Bill Purvis (centre in photo, right) displayed the Carter Ringing Machine at the recent Midlands Model Engineering Exibition. It was designed and constructed by John Carter between 1895 and 1925.

Initially the machine was designed to ring a set of bells mounted on top of the machine, with striking by purely mechanical means. However, the sound of the machine was poor, and Mr Carter redesigned it to operate electrically, and a separate cabinet of bronze handbells was built.

The electrical pulses produced by the machine operate solenoids with hammers attached. This produced a better sound, essentially the same as peal by a team of handbell ringers.

Once completed, Mr Carter gave the machine to the Central Council of Church Bellringers, and they appoint two Stewards to ensure that the machine is maintained and kept in working order.

Initially, the machine was stored in the Science Museum in London. After a period during which the machine was just a static exhibit, an effort was made around 1950 to return the machine to working order. That was achieved and talks and demonstrations were given in the museum.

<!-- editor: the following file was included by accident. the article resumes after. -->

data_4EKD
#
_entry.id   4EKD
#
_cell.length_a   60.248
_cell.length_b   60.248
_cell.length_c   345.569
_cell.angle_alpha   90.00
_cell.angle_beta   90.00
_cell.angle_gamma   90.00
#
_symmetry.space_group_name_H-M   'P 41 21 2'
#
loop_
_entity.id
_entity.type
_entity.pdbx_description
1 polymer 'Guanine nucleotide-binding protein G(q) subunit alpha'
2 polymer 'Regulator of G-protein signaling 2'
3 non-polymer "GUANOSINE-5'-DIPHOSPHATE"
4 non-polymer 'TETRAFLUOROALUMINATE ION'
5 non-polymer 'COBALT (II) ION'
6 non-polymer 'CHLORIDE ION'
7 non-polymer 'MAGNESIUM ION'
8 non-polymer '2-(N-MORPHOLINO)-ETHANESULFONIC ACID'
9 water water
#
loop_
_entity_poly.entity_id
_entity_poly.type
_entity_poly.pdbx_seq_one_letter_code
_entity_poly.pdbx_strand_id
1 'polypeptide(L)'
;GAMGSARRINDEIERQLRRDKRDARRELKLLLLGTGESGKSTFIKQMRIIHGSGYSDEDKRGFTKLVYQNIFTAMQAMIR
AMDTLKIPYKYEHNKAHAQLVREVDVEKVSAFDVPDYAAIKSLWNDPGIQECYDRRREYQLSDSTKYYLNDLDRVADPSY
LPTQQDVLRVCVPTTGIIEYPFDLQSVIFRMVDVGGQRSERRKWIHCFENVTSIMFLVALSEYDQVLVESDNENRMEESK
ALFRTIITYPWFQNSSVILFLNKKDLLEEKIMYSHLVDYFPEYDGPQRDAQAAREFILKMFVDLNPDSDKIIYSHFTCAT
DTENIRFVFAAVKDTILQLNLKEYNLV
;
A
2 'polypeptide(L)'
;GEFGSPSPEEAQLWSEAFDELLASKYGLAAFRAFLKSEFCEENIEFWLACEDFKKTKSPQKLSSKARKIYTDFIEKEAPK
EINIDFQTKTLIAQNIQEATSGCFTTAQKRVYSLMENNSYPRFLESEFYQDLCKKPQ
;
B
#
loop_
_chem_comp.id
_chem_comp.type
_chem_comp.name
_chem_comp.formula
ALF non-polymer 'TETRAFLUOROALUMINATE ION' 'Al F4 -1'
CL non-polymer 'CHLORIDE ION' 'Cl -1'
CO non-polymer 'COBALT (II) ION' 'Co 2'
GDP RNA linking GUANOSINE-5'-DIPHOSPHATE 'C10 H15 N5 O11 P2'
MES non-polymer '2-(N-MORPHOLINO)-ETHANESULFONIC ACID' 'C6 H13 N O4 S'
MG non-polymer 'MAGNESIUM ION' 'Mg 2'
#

At some point it was relegated to a storage area. It was decided to move the machine to the Science Museum in Birmingham which is close to the area where Mr Carter lived and worked. Unfortunately, after some years there it suffered the same fate and was moved to the Museum at the Taylor Bell Foundry in Loughborough where it remains.

On seeing the machine there, Bill Purvis was intrigued by the mechanism and requested more information about how it worked. He was informed that Mr Carter left behind notes on

the operation of the machine, but no drawings. Bill took on the task of creating a set of drawings. The process involved partial dismantling and cleaning, after which the ringer worked well.

CAD drawings of the individual parts are now complete and some assembly drawings remain to be done. See also:

This machine was described in Model Engineer magazine in 1925, Vol 52 issue 1245 where it was described as “The Campanamutophone”.